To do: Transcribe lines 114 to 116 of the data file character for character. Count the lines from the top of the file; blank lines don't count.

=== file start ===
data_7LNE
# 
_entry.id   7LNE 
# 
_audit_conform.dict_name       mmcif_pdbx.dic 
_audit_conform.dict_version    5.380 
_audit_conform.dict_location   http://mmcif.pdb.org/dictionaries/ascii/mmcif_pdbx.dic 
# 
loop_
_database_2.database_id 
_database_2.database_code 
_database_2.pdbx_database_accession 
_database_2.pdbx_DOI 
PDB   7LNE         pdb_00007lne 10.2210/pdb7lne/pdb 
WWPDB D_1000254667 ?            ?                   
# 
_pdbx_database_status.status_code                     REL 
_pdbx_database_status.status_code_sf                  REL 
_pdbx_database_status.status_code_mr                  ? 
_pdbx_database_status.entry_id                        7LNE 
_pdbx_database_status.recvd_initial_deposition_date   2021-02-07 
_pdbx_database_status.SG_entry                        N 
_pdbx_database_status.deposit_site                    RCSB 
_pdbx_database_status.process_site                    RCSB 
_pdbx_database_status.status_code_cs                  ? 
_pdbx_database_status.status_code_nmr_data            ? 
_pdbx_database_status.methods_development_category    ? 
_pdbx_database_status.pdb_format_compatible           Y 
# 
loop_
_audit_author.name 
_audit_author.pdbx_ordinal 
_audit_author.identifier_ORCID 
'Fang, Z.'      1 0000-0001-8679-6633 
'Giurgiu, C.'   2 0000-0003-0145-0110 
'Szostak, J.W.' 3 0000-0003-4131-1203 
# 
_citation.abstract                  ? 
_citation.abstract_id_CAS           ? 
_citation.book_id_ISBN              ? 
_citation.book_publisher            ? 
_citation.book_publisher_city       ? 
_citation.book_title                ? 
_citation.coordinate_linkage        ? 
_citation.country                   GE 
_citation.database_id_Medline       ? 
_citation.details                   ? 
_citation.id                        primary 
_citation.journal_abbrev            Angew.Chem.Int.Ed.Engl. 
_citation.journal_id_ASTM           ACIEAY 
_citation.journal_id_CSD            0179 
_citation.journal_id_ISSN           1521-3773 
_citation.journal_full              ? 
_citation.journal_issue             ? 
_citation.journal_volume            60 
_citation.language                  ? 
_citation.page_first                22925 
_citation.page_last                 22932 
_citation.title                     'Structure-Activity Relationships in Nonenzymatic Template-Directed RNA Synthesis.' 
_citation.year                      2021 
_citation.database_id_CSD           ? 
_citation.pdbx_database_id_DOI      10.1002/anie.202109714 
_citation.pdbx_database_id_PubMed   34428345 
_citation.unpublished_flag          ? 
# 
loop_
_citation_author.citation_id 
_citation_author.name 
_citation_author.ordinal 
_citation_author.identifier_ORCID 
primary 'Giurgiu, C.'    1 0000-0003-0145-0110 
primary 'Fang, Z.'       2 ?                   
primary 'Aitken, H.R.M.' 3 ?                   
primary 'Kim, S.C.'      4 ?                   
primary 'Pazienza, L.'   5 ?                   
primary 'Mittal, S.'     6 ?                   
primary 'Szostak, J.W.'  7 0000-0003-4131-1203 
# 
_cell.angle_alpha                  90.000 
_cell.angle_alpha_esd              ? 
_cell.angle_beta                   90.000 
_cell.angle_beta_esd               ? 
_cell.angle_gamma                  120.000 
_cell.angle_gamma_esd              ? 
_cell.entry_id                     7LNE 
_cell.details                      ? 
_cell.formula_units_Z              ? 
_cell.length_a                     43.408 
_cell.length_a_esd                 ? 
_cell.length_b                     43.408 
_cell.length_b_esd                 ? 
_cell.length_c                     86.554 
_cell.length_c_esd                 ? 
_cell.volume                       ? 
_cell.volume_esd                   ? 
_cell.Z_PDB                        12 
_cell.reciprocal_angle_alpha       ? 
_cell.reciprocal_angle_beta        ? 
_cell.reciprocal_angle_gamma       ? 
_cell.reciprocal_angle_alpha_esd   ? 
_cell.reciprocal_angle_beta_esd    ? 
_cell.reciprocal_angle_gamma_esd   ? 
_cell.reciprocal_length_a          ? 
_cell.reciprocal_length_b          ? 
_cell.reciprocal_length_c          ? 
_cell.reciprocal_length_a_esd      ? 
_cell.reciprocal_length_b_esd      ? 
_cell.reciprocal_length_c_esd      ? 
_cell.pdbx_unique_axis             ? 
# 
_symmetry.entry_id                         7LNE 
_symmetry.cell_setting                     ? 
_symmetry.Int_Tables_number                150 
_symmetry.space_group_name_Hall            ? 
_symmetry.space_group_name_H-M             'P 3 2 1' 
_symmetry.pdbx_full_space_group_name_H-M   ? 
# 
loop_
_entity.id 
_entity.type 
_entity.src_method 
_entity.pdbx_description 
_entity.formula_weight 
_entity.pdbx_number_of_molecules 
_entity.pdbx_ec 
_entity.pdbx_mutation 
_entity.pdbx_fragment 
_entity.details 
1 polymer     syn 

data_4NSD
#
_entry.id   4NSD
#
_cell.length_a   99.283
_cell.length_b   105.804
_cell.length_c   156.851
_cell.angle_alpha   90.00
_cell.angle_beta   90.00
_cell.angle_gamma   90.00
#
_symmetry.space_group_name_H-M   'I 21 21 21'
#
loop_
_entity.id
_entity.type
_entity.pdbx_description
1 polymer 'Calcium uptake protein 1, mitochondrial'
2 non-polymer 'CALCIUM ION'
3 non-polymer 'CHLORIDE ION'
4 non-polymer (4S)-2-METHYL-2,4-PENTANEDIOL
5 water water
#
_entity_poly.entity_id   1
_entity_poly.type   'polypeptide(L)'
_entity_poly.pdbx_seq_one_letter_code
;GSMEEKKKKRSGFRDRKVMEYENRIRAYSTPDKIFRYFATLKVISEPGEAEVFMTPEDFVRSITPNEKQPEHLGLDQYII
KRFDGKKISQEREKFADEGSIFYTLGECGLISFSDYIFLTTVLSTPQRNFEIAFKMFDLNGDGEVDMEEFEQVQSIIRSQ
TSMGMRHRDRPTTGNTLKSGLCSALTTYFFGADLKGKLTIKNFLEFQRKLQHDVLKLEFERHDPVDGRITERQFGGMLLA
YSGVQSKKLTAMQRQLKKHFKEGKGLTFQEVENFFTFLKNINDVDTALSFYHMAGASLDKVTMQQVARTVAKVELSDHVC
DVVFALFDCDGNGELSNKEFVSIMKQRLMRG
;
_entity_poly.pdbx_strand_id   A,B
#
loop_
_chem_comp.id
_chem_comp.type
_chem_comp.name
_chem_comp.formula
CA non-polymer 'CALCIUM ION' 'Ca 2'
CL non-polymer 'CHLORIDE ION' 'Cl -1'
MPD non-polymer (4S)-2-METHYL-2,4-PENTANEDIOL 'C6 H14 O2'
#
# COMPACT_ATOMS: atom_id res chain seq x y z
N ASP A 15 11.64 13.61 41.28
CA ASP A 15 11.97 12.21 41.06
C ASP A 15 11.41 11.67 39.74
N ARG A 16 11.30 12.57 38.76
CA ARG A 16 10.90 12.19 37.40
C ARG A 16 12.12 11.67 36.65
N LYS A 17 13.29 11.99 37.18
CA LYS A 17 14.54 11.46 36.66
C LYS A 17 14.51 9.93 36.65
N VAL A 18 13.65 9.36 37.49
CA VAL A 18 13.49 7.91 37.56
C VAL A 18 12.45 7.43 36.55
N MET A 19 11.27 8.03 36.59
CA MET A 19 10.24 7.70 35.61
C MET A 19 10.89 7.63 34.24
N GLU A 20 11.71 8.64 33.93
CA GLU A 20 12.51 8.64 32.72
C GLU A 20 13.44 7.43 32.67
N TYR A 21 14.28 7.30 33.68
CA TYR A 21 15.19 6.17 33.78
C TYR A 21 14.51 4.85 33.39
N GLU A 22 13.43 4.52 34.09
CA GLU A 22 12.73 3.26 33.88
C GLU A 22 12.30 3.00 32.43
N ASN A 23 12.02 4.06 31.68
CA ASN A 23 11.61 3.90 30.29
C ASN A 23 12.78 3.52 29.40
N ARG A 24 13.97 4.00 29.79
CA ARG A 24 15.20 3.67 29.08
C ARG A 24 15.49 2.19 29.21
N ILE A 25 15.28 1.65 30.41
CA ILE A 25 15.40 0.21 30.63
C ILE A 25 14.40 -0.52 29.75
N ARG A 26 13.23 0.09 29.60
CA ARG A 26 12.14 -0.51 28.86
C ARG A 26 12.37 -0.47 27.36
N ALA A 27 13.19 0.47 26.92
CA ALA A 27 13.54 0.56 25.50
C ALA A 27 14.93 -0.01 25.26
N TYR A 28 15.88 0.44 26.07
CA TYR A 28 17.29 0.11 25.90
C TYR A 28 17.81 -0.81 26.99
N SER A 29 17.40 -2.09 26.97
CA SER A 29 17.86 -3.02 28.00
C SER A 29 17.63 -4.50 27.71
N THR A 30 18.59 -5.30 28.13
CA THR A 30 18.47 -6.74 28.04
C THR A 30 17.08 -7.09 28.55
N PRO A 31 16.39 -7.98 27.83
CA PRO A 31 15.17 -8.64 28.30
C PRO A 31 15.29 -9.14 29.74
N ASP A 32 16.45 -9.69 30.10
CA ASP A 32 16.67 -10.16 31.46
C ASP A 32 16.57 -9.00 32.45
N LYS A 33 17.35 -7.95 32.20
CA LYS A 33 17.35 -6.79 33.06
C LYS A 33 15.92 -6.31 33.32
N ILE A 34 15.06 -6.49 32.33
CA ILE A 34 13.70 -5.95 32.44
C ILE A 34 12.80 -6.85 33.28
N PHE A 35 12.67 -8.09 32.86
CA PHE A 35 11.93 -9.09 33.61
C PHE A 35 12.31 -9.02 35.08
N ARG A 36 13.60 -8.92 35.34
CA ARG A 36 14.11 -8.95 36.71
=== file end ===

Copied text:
_symmetry.space_group_name_Hall            ? 
_symmetry.space_group_name_H-M             'P 3 2 1' 
_symmetry.pdbx_full_space_group_name_H-M   ? 